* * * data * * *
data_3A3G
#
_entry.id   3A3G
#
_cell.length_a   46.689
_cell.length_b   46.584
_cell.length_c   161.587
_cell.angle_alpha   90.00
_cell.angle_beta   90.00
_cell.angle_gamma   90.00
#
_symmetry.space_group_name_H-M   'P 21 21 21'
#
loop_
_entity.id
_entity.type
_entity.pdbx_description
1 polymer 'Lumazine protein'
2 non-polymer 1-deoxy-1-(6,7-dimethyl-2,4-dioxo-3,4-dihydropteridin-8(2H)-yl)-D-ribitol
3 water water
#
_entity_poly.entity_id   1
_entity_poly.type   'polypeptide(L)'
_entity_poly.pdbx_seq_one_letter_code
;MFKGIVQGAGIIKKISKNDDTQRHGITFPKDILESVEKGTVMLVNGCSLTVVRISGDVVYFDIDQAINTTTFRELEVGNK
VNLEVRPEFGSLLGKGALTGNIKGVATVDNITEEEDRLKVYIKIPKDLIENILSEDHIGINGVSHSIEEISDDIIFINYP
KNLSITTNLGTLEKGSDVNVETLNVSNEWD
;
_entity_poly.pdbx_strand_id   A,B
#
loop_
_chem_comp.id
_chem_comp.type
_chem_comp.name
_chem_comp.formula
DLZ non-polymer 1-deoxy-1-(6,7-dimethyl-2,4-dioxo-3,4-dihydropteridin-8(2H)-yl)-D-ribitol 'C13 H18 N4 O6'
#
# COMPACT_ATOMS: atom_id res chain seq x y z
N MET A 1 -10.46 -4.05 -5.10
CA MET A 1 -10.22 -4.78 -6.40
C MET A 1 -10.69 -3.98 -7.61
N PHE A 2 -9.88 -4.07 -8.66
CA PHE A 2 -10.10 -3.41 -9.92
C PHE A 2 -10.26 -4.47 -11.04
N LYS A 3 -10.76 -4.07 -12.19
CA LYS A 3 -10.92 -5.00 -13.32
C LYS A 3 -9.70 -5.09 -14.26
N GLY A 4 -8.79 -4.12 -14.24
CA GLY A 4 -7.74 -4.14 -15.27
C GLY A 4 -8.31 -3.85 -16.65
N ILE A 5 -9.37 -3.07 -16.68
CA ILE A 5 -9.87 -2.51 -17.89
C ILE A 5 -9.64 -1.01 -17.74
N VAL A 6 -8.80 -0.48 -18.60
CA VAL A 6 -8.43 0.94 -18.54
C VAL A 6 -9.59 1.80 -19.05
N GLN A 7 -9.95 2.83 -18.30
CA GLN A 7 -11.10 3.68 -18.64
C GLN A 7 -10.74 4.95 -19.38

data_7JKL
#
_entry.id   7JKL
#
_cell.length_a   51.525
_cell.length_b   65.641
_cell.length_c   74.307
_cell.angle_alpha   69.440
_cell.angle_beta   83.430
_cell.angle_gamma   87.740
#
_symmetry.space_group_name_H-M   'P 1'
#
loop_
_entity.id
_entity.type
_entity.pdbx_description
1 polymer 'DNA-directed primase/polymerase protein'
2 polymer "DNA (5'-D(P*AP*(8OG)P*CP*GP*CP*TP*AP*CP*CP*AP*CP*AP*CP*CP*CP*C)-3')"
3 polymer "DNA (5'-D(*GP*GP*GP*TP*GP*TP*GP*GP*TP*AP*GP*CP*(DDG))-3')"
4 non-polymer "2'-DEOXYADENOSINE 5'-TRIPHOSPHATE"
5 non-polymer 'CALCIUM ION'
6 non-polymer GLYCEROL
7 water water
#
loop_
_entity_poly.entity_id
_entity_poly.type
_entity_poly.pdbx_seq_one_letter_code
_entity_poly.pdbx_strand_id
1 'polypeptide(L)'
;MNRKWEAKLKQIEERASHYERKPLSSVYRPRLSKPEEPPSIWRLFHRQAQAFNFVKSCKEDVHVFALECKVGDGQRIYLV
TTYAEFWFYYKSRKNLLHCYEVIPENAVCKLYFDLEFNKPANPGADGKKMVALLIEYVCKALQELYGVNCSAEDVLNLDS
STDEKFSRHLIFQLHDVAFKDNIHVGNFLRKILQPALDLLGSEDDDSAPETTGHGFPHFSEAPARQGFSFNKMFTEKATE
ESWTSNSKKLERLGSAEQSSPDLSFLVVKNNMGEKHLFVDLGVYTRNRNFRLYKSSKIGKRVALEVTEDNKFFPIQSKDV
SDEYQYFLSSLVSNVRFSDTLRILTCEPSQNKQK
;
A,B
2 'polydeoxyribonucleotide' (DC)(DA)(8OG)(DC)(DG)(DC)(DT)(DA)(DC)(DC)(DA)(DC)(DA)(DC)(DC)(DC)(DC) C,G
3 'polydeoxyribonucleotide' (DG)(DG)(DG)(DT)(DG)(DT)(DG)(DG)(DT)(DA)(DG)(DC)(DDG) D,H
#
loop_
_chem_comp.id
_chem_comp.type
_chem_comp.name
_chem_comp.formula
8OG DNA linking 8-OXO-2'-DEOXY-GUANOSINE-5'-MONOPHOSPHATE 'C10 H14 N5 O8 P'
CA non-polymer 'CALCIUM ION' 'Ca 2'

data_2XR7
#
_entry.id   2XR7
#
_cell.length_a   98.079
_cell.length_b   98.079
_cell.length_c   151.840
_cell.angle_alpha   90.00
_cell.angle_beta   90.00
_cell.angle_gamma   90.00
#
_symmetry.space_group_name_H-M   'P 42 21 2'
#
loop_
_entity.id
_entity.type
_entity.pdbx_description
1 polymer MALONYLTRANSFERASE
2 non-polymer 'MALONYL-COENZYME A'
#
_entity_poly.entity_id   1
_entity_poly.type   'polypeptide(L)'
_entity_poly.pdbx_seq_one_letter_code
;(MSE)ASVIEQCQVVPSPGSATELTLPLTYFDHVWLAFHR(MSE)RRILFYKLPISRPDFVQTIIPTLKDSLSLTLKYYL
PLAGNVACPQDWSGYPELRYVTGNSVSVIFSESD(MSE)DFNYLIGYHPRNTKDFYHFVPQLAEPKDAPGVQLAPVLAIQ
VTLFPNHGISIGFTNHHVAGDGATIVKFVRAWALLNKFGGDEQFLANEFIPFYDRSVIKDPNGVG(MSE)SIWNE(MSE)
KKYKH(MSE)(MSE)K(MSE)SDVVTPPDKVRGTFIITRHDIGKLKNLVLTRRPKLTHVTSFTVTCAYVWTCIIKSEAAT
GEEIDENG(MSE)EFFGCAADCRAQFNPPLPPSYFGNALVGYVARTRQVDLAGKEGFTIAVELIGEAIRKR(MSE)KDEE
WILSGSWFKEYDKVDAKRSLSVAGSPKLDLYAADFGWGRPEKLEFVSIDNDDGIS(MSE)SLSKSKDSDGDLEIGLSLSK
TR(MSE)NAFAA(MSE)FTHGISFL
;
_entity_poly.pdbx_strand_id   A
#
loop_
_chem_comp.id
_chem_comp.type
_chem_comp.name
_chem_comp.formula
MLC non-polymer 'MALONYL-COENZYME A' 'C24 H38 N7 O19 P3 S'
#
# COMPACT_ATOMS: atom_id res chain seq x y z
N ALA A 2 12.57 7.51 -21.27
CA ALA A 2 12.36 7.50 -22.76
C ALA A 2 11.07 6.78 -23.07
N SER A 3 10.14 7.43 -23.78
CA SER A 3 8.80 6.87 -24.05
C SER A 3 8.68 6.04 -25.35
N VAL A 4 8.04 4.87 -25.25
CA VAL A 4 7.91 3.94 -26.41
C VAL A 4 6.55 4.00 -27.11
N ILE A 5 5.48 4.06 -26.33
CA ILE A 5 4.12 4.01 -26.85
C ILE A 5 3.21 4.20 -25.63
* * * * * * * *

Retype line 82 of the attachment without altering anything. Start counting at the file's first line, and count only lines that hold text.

6 non-polymer GLYCEROL